The first plan called lets_wander is defined to achieve the find_gold intention. This plan will just consist of executing the wander action of the moving skill (random move).

species miner skills: [moving] control: simple_bdi {
...
plan lets_wander intention: find_gold {
do wander;
}
...
}

The second plan called get_gold is defined to achieve the has_gold intention. If the agent has no target (it does not know where to go), it adds a new sub-intention to choose a gold mine and puts the current intention on hold (the agent will wait to select a gold mine to go before executing again this plan). The add_subintention operator is used to this purpose and has 3 arguments: the sub-intention (choose_gold_mine), the super intention (has_gold) and a boolean that defines if the sub-intention should or not be added as well as a desire. The super intention (this is in fact the current intention) can be accessed with get_current_intention().

If the agent has already a target, it moves toward this target using the goto action of the moving skill. If the agent reaches its target (a gold mine) (target = location), the agent tries to extract gold nuggets from it. If the corresponding gold mine (that one located at the target location) is not empty, the agent extracts a gold nugget from it: the agent adds the belief that it has a gold nugget, then the quantity of golds in the gold mine is reduced. Otherwise, if the gold mine is empty, the agent adds the belief that this gold mine is empty and the target is set to nil.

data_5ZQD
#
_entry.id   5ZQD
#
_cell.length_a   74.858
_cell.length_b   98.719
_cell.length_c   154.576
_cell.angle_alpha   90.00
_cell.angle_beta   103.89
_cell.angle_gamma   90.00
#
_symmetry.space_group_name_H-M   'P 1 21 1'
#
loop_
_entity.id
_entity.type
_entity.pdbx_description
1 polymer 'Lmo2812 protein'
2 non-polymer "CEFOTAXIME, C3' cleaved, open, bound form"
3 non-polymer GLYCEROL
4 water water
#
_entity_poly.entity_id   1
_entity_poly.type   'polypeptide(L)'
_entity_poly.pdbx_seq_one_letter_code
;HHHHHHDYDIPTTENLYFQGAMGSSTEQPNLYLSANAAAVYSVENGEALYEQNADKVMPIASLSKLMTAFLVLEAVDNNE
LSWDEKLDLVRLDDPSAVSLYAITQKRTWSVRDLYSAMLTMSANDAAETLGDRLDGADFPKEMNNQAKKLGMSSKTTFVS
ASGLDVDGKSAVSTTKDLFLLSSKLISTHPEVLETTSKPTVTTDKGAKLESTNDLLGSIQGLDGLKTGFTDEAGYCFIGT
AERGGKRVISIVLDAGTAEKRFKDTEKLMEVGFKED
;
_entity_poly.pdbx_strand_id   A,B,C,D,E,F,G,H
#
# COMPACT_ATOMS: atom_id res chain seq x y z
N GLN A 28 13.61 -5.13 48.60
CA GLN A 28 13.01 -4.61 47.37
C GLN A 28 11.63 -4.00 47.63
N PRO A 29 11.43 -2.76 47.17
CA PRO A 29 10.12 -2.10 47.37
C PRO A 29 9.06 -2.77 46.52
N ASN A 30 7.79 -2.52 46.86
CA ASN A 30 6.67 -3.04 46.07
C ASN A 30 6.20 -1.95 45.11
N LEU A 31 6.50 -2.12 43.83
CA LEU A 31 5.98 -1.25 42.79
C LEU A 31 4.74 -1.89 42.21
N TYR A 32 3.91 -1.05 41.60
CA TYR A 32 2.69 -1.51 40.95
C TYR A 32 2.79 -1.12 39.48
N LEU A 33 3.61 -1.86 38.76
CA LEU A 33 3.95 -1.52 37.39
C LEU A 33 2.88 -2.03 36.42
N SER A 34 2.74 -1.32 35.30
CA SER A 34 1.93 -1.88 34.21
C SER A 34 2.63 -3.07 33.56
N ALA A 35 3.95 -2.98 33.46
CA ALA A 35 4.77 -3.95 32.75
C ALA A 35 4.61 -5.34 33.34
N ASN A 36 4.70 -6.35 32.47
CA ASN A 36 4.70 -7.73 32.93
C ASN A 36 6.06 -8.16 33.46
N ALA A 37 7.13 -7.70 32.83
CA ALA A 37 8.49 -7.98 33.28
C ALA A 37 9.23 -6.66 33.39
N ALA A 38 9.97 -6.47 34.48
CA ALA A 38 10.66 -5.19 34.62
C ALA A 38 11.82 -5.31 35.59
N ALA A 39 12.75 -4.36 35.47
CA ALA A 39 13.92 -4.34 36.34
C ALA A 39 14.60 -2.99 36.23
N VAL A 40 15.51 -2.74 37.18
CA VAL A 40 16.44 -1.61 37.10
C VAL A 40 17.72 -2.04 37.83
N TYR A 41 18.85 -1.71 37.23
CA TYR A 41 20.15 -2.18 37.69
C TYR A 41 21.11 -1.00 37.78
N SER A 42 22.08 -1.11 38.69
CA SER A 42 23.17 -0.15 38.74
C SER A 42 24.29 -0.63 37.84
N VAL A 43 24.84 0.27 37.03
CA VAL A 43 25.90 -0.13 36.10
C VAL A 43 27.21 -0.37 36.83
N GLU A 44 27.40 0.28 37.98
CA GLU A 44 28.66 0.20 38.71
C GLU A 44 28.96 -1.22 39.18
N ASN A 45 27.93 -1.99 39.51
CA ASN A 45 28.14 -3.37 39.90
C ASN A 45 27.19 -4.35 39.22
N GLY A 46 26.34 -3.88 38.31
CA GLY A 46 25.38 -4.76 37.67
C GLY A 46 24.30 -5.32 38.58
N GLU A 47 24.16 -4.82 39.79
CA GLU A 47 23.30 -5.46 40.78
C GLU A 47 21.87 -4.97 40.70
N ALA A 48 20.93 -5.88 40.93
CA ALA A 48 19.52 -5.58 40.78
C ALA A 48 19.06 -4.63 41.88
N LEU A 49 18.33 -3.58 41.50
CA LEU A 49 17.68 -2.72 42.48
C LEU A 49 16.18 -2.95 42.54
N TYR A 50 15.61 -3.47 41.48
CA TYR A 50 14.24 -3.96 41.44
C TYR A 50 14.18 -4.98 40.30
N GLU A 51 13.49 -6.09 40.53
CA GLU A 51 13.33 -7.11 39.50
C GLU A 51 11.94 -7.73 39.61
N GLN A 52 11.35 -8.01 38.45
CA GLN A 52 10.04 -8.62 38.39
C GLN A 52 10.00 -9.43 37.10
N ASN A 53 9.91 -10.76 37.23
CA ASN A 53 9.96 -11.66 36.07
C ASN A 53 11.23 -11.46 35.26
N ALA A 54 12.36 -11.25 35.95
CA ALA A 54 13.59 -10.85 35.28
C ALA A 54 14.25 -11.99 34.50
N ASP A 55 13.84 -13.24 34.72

species miner skills: [moving] control:simple_bdi {
...
plan get_gold intention:has_gold {
if (target = nil) {
do add_subintention(get_current_intention(),choose_gold_mine, true);
do current_intention_on_hold();
} else {
do goto target: target ;
if (target = location) {
gold_mine current_mine<- gold_mine first_with (target = each.location);
if current_mine.quantity > 0 {
do add_belief(has_gold);
ask current_mine {quantity <- quantity - 1;}
} else {
do add_belief(new_predicate(empty_mine_location, ["location_value"::target]));
}
target <- nil;
}
}
}
...
}

The third plan called choose_closest_gold_mine is defined to achieve the choose_gold_mine intention that is instantaneous. First, the agent defines the list of all the gold mines it knows (mine_at_location beliefs), then removes the gold mines that it knows that they are empty (empty_mine_location beliefs). If the list of the possible mines is empty, the agent removes the desire and the intention to extract_gold. We use for that the remove_intention action, that removes an intention from the intention base; the second argument allows to define if the intention should be removed as well from the desire base. If the agent knows at least one gold mine that is not empty, it defines as its new target the closest gold mine.